Hugh Downs School grad embraces opportunities and excellence at ASU

Dean's Medalist Christina Reimche shares her journey of growth and discovery in communication


Headshot of Christina Reimche in an outdoor setting.

Christina Reimche, recipient of the Dean's Medal for Outstanding Academic Achievement. Courtesy photo

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Editor’s note: This story is part of a series of profiles of notable spring 2024 graduates.

This spring, Christina Reimche is graduating with a Bachelor of Science from Arizona State University's Hugh Downs School of Human Communication

Reimche is also the recipient of the Dean’s Medal from The College of Liberal Arts and Sciences for Outstanding Academic Achievement. She says her experience at ASU has been extremely positive.  

“My advice would be to chase every opportunity,” said Reimche. “Opportunities always present themselves — a lot of it is just reaching out. There are so many opportunities here at ASU, and you can always find your niche, but you have to start somewhere. The professors here are always so willing to come alongside you and help you discover that.”  

Reimche's journey stands as a testament to the spirit of excellence and perseverance that is cherished and celebrated at the Hugh Downs School and at ASU. Her remarkable achievement serves as an inspiration for students embarking on their own academic journeys, reminding them how the power of dedication, resilience and seizing opportunities for growth can lead to extraordinary outcomes.  

In the below Q&A, Reimche expands on her ASU experience.

Note: Answers have been lightly edited for length and clarity. 

Question: What was your “aha” moment when you realized you wanted to study the field you majored in?

Answer: I always loved writing and speaking, and I wanted something that was broad enough that I could kind of take it anywhere. I'm really glad that I chose communication as a major because it's opened me up for a lot of different opportunities because communication can be used in a lot of different disciplines. I chose communication because I loved the skills offered and knew this major could take me to a lot of different places.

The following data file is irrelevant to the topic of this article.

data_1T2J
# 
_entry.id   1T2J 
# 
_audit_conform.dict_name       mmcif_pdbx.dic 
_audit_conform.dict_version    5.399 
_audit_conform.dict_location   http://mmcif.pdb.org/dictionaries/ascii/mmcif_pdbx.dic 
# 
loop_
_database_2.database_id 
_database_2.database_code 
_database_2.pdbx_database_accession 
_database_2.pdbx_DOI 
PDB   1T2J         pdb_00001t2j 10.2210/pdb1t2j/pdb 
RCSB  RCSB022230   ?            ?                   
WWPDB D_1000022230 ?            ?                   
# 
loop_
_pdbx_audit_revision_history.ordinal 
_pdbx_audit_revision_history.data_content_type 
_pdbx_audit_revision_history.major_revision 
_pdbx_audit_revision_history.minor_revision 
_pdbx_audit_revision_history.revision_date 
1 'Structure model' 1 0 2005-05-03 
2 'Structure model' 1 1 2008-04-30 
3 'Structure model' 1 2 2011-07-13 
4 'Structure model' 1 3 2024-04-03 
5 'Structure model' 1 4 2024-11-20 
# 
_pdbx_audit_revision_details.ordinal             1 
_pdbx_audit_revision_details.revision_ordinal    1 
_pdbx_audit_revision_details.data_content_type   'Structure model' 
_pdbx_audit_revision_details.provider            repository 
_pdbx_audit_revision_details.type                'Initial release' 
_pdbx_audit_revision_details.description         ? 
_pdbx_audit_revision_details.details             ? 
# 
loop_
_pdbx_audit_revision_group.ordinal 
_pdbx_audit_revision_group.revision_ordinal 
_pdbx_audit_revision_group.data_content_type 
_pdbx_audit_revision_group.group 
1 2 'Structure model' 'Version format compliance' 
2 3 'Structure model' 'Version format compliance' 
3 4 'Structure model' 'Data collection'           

Q: Which professor taught you the most important lesson while at ASU?

A: I actually have several, but the one that stands out the most to me is Assistant Professor Joris Van Ouytsel, who I did independent study with.

I took my first class with Ouytsel during the second semester of my freshman year, and then he ended up becoming my thesis director, so I’ve known him almost my entire college career. He’s been huge in furthering my academic career and even my professional career as well. He's super helpful and just a very sweet professor and very encouraging. I could not have done a lot of the things that I did without him. 

Q: What’s the best piece of advice you’d give to those still in school?

A: It’s not necessarily the skills that you have, but it’s your willingness to try new things and work in areas that might be a little uncomfortable at first, but you soon find your groove. I would get random emails about things that sounded kind of cool, and rather than discarding them or saving them for later, I would take the opportunity to find out more about it. Not only did I learn something new, but I also made a lot of new friends as well.

Q: What’s something you learned while at ASU — in the classroom or otherwise — that surprised you or changed your perspective?

A: What surprised me the most about the Hugh Downs School was how approachable all the professors were. If I needed an extension or extra help on something, or even if I wanted to pursue an additional opportunity, they were all really willing to help. It made this such a more enjoyable experience. The most challenging aspect was balancing school and work along with outside opportunities and knowing when to prioritize certain things over others and knowing which balls can drop and which ones are like glass and can’t be dropped. I had to learn how to prioritize everything.

Q: What are your plans after graduation?

A: I’ll be pursuing my master’s degree in the fall. I may transfer to a different program, but I work in fundraising, so I'd love to continue with development, whether that's for nonprofits or a university. Further down the line, I’d like to get into grant writing.

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